Institutional members access full text with Ovid®

Share this article on:

Prognostic Significance of Peritoneal Metastasis in Stage IV Colorectal Cancer Patients With R0 Resection: A Multicenter, Retrospective Study

Arakawa, Keiichi M.D.1; Kawai, Kazushige M.D., Ph.D.1; Ishihara, Soichiro M.D., Ph.D.1; Hata, Keisuke M.D., Ph.D.1; Nozawa, Hiroaki M.D., Ph.D.1; Oba, Koji Ph.D.2; Sugihara, Kenichi M.D., Ph.D.3; Watanabe, Toshiaki M.D., Ph.D.1

doi: 10.1097/DCR.0000000000000858
Original Contributions: Colorectal/Anal Neoplasia
Denotes Associated Video Abstract
Denotes Twitter Account Access

BACKGROUND: Stage IV colorectal cancer encompasses various clinical conditions. The differences in prognosis after surgery between different metastatic organs have not been fully investigated.

OBJECTIVE: This study aimed to assess prognostic significance in peritoneal metastasis in R0 resected stage IV colorectal cancer.

DESIGN: We conducted a multicenter retrospective study of patients with R0 resected stage IV colorectal cancer; they were categorized into 3 groups according to the number and location of metastatic organs, including single-organ metastasis in the peritoneum, single-organ metastasis at sites except the peritoneum, and multiple-organ metastases.

SETTINGS: This study used data accumulated by the Japanese Study Group for Postoperative Follow-Up of Colorectal Cancer.

PATIENTS: A total of 1133 patients with R0 resected stage IV colorectal cancer were registered retrospectively between 1997 and 2007 in 20 referral hospitals.

MAIN OUTCOME MEASURES: Cancer-specific survival rates between the groups were measured.

RESULTS: The median cancer-specific survival of the single-organ metastasis in the peritoneum group was considerably shorter than that of the single-organ metastasis at a site other than the peritoneum group and was almost comparable to that of the multiple-organ metastases group (3.41 years, 6.20 years, and 2.99 years). In a multivariate analysis of cancer-specific survival, peritoneal dissemination was confirmed as an independent prognostic factor of survival. The median postrecurrence survival of single-organ metastasis in the peritoneum group was considerably shorter than that of the single-organ metastasis at a site other than the peritoneum group. Approximately half of the patients who experienced recurrence of single-organ metastasis in the peritoneum experienced peritoneal recurrence.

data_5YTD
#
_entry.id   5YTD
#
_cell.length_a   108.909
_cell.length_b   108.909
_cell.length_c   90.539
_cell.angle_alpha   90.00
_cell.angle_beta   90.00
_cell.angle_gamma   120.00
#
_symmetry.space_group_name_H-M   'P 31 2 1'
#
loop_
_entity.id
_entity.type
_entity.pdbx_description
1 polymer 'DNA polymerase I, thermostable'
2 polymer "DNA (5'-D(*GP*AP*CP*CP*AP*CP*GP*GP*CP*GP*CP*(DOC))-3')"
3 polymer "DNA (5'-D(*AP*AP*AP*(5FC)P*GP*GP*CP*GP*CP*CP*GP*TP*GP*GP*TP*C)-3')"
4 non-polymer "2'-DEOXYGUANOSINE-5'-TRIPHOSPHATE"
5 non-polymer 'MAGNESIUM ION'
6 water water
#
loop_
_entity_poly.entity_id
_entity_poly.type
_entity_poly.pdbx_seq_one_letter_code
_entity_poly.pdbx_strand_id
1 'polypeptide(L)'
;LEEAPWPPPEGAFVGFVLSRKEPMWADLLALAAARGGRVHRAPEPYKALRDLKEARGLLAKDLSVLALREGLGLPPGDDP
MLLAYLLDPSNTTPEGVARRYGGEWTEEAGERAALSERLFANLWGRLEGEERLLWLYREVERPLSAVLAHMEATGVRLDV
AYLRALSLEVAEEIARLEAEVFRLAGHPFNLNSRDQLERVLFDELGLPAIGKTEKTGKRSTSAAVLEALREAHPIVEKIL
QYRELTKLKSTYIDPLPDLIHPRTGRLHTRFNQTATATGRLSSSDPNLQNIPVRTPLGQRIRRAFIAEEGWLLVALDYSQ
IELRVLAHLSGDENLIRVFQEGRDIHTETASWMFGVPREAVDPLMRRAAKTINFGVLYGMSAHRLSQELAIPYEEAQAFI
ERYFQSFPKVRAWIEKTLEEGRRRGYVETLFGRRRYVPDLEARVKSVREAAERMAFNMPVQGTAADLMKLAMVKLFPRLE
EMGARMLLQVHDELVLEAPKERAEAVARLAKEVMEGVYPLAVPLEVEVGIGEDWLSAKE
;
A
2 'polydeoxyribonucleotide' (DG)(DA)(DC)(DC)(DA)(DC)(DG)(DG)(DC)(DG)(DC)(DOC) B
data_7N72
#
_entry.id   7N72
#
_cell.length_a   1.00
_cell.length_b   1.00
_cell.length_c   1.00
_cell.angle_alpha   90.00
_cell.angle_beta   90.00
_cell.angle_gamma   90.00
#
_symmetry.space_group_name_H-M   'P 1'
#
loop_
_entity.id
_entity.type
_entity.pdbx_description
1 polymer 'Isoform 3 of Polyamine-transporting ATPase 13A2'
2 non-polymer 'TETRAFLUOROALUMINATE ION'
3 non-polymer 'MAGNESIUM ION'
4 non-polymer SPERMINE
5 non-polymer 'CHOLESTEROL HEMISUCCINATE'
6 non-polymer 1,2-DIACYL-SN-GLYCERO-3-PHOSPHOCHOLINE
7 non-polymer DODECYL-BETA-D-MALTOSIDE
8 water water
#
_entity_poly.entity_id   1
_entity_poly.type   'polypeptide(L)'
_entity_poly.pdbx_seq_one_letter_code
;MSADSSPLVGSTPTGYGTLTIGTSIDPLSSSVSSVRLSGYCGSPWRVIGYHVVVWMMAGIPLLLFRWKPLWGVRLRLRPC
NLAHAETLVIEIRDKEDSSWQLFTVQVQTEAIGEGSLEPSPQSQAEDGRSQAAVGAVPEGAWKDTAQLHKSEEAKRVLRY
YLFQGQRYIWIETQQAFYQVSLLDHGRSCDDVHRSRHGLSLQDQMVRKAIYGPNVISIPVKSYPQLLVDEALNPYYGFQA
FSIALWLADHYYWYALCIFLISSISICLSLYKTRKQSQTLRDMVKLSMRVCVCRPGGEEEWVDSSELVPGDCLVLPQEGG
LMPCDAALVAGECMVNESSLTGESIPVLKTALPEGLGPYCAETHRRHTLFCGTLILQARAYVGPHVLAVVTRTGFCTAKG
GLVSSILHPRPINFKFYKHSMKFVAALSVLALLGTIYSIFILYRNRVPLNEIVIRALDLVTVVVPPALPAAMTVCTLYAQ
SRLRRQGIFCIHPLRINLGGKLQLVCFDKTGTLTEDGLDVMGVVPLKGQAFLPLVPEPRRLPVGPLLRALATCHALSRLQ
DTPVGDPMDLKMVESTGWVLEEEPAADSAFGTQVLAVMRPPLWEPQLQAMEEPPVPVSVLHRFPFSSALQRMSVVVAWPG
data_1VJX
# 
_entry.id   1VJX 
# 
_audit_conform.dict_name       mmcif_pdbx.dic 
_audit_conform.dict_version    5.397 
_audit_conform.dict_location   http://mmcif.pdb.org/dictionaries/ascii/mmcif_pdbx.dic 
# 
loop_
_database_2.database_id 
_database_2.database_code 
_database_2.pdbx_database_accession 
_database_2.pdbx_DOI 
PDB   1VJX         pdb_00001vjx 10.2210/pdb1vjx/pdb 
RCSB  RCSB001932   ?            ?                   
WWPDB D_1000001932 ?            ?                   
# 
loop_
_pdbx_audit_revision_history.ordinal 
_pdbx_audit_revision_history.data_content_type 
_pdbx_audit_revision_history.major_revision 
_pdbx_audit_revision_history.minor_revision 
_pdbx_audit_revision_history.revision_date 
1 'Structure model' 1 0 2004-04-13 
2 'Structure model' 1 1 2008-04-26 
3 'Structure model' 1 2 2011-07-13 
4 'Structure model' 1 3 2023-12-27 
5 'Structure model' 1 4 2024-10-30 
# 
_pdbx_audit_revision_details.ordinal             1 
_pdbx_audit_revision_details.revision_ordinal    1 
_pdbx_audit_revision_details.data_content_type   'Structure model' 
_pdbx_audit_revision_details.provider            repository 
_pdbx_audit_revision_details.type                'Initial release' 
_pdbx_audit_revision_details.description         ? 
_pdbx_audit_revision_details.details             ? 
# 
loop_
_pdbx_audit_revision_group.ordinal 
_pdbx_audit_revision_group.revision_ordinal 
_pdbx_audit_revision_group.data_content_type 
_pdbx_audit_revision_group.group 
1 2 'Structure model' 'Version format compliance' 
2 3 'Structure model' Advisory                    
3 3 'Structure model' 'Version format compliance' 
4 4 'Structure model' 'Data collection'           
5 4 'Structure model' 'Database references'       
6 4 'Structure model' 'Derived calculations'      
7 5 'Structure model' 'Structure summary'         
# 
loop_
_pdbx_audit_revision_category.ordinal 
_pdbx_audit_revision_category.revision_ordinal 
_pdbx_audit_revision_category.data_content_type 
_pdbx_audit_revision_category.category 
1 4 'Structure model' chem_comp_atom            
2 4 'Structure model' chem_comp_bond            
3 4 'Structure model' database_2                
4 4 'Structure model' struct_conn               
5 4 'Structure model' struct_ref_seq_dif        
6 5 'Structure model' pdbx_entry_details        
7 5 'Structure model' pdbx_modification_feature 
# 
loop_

LIMITATIONS: This was a retrospective, population-based study that requires a prospective design to validate its conclusions.

CONCLUSIONS: Peritoneal metastasis of colorectal cancer frequently recurred in the peritoneum even after R0 resection. The cancer-specific survival of the single-organ metastasis in the peritoneum group was as poor as that of the multiple-organ metastases group. See Video Abstract at http://links.lww.com/DCR/A398.

Supplemental Digital Content is available in the text.

1 Department of Surgical Oncology, University of Tokyo Hospital, Tokyo, Japan

2 Department of Biostatistics, School of Public Health, Graduate School of Medicine, University of Tokyo, Tokyo, Japan

3 Department of Surgical Oncology, Tokyo Medical and Dental University, Tokyo, Japan

Supplemental digital content is available for this article. Direct URL citations appear in the printed text, and links to the digital files are provided in the HTML and PDF versions of this article on the journal’s Web site (www.dcrjournal.com).

Funding/Support: None reported.

Financial Disclosure: None reported.

Correspondence: Keiichi Arakawa, M.D., Department of Surgical Oncology, University of Tokyo Hospital, 7-3-1 Hongo, Bunkyo-ku, Tokyo 113-0033, Japan. E-mail: Keiichiarakawa@hotmail.com

© 2017 The American Society of Colon and Rectal Surgeons